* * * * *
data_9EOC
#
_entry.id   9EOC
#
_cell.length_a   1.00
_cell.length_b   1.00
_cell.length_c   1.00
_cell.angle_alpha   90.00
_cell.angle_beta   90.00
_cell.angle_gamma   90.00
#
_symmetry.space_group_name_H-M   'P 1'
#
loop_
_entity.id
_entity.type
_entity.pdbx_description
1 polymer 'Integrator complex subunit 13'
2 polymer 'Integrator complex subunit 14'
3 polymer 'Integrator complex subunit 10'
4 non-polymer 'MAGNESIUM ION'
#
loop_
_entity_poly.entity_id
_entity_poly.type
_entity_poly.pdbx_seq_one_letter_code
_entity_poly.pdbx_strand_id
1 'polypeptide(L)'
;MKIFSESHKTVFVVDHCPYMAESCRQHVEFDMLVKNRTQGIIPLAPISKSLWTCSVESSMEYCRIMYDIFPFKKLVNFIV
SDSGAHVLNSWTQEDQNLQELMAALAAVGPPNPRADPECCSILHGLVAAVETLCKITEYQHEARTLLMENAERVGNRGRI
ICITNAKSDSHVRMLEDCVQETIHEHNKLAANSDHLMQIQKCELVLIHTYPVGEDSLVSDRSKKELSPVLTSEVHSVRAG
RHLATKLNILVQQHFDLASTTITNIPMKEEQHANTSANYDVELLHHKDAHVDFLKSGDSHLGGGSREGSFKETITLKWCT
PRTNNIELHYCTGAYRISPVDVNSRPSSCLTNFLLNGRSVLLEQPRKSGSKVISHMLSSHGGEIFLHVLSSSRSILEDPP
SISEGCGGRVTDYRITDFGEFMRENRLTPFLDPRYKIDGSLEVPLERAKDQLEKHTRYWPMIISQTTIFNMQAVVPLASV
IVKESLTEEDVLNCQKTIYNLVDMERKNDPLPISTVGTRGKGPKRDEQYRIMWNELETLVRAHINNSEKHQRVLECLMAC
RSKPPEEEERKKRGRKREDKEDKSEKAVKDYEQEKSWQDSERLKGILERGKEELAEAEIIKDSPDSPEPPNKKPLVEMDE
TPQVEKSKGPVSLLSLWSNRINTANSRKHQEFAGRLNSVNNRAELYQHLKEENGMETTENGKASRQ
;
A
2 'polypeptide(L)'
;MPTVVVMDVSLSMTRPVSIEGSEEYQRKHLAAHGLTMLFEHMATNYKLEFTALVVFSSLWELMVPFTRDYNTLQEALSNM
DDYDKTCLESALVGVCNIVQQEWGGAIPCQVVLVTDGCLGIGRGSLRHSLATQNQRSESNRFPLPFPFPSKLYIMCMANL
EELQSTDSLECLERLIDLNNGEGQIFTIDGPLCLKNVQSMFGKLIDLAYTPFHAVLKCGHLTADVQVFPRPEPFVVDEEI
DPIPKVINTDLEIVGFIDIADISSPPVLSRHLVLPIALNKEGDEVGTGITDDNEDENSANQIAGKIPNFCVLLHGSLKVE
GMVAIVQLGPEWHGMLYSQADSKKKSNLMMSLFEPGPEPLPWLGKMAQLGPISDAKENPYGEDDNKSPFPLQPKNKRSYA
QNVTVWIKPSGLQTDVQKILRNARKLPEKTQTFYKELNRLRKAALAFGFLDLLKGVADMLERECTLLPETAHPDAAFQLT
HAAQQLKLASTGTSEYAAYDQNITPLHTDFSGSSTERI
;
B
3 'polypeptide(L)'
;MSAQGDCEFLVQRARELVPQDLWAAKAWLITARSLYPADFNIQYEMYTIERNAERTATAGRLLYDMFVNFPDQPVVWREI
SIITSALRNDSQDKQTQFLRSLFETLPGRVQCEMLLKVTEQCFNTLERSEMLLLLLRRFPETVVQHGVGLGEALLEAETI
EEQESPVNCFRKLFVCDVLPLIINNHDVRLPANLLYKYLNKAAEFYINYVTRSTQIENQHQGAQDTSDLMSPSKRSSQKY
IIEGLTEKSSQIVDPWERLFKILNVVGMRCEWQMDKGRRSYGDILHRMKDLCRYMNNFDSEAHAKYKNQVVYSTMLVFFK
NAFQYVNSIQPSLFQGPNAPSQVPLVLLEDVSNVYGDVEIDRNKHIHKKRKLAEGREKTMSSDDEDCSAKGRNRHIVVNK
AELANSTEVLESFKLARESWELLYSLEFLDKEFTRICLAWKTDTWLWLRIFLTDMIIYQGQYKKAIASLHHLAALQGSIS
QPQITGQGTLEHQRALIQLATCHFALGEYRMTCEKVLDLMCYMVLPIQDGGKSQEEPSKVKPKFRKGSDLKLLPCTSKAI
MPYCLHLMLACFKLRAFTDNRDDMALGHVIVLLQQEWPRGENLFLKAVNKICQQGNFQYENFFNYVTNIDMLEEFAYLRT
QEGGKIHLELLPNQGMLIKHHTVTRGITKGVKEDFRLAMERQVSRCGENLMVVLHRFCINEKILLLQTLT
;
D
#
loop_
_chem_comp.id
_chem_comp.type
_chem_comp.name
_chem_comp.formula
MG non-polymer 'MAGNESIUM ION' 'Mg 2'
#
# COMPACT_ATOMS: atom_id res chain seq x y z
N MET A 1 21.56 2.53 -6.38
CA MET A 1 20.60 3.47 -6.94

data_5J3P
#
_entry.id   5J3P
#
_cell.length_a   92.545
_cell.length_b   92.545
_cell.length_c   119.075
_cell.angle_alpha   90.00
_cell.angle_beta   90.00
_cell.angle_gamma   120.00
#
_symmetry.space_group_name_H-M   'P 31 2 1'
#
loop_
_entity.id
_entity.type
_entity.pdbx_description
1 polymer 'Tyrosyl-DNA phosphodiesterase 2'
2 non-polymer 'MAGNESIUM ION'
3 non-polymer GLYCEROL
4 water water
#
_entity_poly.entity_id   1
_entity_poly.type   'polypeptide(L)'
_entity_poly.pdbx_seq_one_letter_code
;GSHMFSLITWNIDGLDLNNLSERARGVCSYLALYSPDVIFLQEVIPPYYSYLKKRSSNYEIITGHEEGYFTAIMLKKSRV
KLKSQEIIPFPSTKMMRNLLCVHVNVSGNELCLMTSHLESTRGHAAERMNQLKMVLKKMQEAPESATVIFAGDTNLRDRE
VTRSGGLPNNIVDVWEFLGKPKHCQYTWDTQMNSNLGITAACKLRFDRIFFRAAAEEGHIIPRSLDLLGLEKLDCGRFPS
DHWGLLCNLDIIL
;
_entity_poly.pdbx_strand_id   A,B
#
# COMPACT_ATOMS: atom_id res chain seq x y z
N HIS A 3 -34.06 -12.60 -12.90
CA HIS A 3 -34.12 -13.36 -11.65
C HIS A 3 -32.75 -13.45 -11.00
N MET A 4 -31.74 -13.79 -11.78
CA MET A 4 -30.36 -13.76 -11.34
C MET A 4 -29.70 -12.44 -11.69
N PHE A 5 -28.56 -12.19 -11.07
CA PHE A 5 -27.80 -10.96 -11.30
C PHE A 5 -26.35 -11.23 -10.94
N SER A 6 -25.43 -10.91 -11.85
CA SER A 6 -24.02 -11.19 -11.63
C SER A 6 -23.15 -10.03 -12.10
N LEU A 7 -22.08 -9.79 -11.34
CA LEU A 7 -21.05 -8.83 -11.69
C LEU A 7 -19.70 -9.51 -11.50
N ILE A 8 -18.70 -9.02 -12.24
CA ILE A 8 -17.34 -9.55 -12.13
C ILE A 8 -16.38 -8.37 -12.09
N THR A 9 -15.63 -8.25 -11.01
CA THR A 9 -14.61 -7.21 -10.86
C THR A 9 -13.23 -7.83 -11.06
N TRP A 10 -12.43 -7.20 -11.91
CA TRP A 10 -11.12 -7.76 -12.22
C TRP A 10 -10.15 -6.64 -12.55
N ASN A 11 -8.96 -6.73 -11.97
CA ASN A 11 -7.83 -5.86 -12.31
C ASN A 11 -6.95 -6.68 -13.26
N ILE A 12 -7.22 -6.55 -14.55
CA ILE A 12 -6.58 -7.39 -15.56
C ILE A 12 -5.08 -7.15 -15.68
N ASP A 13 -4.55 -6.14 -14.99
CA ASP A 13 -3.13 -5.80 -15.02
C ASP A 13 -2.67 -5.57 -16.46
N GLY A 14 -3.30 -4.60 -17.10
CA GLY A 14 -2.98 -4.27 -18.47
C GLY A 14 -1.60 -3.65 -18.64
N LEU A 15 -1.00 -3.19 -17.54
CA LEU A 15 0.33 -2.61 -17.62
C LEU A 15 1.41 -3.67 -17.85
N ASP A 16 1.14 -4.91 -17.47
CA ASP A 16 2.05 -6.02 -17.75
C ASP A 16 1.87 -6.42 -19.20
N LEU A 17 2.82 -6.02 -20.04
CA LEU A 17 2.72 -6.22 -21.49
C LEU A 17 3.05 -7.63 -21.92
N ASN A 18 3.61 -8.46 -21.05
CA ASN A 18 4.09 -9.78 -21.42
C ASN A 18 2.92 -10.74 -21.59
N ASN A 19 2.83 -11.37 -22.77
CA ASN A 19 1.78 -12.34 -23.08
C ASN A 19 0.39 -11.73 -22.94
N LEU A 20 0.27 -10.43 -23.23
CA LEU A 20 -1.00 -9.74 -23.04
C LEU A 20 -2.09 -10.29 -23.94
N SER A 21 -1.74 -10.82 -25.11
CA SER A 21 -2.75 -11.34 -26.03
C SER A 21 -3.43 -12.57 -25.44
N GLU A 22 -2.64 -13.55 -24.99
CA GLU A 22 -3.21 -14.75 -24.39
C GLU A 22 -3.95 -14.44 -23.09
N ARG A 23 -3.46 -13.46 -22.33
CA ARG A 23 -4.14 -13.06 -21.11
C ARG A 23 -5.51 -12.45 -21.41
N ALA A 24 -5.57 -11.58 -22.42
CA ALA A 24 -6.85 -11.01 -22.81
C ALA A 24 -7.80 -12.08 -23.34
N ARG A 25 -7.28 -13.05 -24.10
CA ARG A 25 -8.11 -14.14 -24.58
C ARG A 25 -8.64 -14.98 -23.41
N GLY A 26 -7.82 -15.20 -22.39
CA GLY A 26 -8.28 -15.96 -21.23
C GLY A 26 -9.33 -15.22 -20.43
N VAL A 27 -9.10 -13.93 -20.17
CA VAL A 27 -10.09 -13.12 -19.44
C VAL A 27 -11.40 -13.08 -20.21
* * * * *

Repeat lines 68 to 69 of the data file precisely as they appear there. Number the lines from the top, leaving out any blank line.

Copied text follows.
MG non-polymer 'MAGNESIUM ION' 'Mg 2'
#